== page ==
AI Podcast Interviews Articles and Reports
Our podcast interviews feature the best and brightest executives and researchers in artificial intelligence today, and each episode highlights current and near-term AI use-cases of value for business leaders. Explore our full list of AI podcast episodes below:
Episode Summary: We’ve featured a number of artificial intelligence researchers on the show, but today we switch gears and dive into the business side of the industry. In this episode, Dr. Mazin Gilbert (who earned his PhD in Engineering) breaks down AT&T’s efforts to make more intelligent systems large-scale. How do they train their network to route traffic through the right nodes on holidays, when certain areas of traffic are overloaded? How can a system know, based on signals from hardware, which pieces might be going bad and need replacing and send out a message to alert the company? Making a network ‘aware’ is a large challenge, but Mazin gives an insider’s perspective as to how AT&T uses machine learning technologies in order to remain profitable.
Episode Summary: Are we losing something with technology? [hint text="There are two sides to every argument, including this one. Dr. Sherry Turkle is of the belief that there’s enough mounting scientific evidence that points toward loss of empathy and self knowledge due to increasing interaction with machines"] There are two sides to every argument, including this one. Dr. Sherry Turkle is of the belief that there’s enough mounting scientific evidence that points toward loss of empathy and self knowledge due to increasing interaction with machines. In this episode, we discuss Dr. Turkle’s research and her subtle fears for the future, particularly of those about machines that replicate emotions or conversation but that don’t actually feel anything - is the ability to form real connections between two beings at risk of being lost?
Episode Summary: A lot of AI applications are not really “smart”, at least not in the sense of the word as most humans might envision a true artificial intelligence. If you know how Deep Blue beat Gary Kasparov, for example, then you may not believe that Watson is a legitimate thinking machine. Our guest this week, Dr. Pei Wang, is of the belief that building a Artificial “General” Intelligence (AGI), what researchers define as an entity with human-like cognition, is a separate question from figuring out AI applications in the more narrow sense. In this episode, Dr. Wang lays out three differentiating factors that separate AGI from AI in general, and also talks about three varied and active approaches being taken to try and accomplish AGI.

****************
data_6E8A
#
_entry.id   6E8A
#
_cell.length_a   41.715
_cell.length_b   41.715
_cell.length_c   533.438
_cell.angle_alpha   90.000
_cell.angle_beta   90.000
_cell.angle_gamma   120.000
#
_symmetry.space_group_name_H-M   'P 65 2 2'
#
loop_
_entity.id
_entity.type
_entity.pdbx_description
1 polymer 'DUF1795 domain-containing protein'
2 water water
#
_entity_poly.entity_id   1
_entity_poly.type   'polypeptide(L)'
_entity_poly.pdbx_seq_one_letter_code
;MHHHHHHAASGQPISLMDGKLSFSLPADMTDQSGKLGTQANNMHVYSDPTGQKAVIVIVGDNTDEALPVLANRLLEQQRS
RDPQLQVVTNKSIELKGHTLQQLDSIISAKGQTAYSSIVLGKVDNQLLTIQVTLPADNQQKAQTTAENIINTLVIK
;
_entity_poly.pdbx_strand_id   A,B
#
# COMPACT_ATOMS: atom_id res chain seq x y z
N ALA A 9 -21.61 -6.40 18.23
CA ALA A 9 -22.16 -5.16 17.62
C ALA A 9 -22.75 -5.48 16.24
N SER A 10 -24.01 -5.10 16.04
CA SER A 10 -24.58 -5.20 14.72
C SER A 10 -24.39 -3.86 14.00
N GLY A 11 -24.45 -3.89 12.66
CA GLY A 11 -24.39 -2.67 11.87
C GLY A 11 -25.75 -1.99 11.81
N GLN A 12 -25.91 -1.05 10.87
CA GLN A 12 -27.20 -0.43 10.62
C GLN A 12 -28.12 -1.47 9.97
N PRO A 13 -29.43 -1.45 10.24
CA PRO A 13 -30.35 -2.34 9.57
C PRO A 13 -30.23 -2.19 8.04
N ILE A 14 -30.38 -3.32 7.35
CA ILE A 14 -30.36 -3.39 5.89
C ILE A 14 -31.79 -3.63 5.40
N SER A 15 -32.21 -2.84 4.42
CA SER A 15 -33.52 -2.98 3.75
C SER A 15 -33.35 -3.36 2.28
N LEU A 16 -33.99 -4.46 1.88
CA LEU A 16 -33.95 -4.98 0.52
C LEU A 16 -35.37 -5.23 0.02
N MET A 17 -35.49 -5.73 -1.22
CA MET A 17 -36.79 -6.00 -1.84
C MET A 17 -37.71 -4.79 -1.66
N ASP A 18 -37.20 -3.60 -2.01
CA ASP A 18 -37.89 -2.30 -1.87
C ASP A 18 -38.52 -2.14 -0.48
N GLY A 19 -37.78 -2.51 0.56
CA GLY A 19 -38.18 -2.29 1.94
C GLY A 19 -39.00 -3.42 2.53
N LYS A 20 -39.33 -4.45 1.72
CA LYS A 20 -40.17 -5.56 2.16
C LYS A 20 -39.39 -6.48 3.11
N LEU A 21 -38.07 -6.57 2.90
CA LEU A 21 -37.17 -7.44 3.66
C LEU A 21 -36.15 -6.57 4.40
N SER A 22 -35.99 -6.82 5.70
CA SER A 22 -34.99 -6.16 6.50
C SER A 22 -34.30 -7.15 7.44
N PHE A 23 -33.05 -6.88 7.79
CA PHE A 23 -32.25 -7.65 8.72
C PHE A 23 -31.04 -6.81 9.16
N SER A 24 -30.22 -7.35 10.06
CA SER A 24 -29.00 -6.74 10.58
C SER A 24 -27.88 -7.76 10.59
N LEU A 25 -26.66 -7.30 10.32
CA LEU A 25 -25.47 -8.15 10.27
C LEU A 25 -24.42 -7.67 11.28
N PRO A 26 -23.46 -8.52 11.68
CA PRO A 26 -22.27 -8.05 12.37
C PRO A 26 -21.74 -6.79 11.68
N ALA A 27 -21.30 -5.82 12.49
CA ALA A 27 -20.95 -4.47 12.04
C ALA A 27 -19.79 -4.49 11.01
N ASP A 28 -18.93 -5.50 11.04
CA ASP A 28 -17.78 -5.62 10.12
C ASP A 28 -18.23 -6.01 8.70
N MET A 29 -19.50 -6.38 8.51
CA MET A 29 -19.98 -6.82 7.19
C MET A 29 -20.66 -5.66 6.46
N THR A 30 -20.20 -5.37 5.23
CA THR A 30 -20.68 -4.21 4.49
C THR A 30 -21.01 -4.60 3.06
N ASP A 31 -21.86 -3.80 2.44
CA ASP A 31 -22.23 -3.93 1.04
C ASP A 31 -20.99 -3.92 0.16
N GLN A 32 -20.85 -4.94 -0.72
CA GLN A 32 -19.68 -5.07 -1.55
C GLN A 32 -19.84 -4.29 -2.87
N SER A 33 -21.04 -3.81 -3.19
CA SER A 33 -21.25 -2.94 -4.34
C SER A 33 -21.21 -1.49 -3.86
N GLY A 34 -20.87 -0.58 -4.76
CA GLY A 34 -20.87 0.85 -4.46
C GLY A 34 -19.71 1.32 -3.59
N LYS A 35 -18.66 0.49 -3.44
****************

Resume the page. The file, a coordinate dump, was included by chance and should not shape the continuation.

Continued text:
Episode Summary: Ever had the perfect book recommended to you by Amazon or gave a pleasantly-surprised thumbs up for a song selected for you by Pandora? Both services are powered by recommendation engines, which are gaining steam int he commercial space. In this episode, we speak with Entrepreneur Raefer Gabriel, who works for Delvv on the commercial applications of recommendation engines. We talk about how this technology works, and how it comes to learn from reviews, ratings, and consumer interactions. Gabriel also gives perspective on how these engines might be enhanced and applied in the future, a good topic for those of you in the startup world.
Episode Summary: The beauty of a platform like eBay is that you can set a price that you’re willing to spend and let eBay do the bidding long after you’ve left the site. What if, in similar fashion, your washing machine could turn on and serve up clean clothes once it had found the cheapest rate and time of day by autonomously communicating with local electricity providers?
Episode Summary: Over the last decade, many first-world militaries have developed, and in some cases deployed, autonomous “killer” robots. Some proponents believe that such robots will save human lives, but another side believes that an accidental arms race of this type would yield long-term detriments that outweigh any good. University of Sheffield’s Dr. Noel Sharkey stands by the latter argument.
Episode Summary: Most of us forget that just about a decade ago, Facebook’s software was incapable of tagging people in a photo, but today can so without difficulty, sometimes without us even knowing. Machine vision has progressed to the point where it’s also common for computers to be able to pick out dogs from cats in images, another task that was not possible 10 years ago.
Episode Summary: Have you ever seen a humanoid robot and felt creeped out? In this episode, we talk with Robotics Engineer Derek Scherer about the psychology of the uncanny valley and our relationships with robots. Scherer talks about the factors in robotics that tend to spook people and provoke a feeling of disgust, and how we might be able to move beyond this resistance as they become a more active part of the social fabric of our society.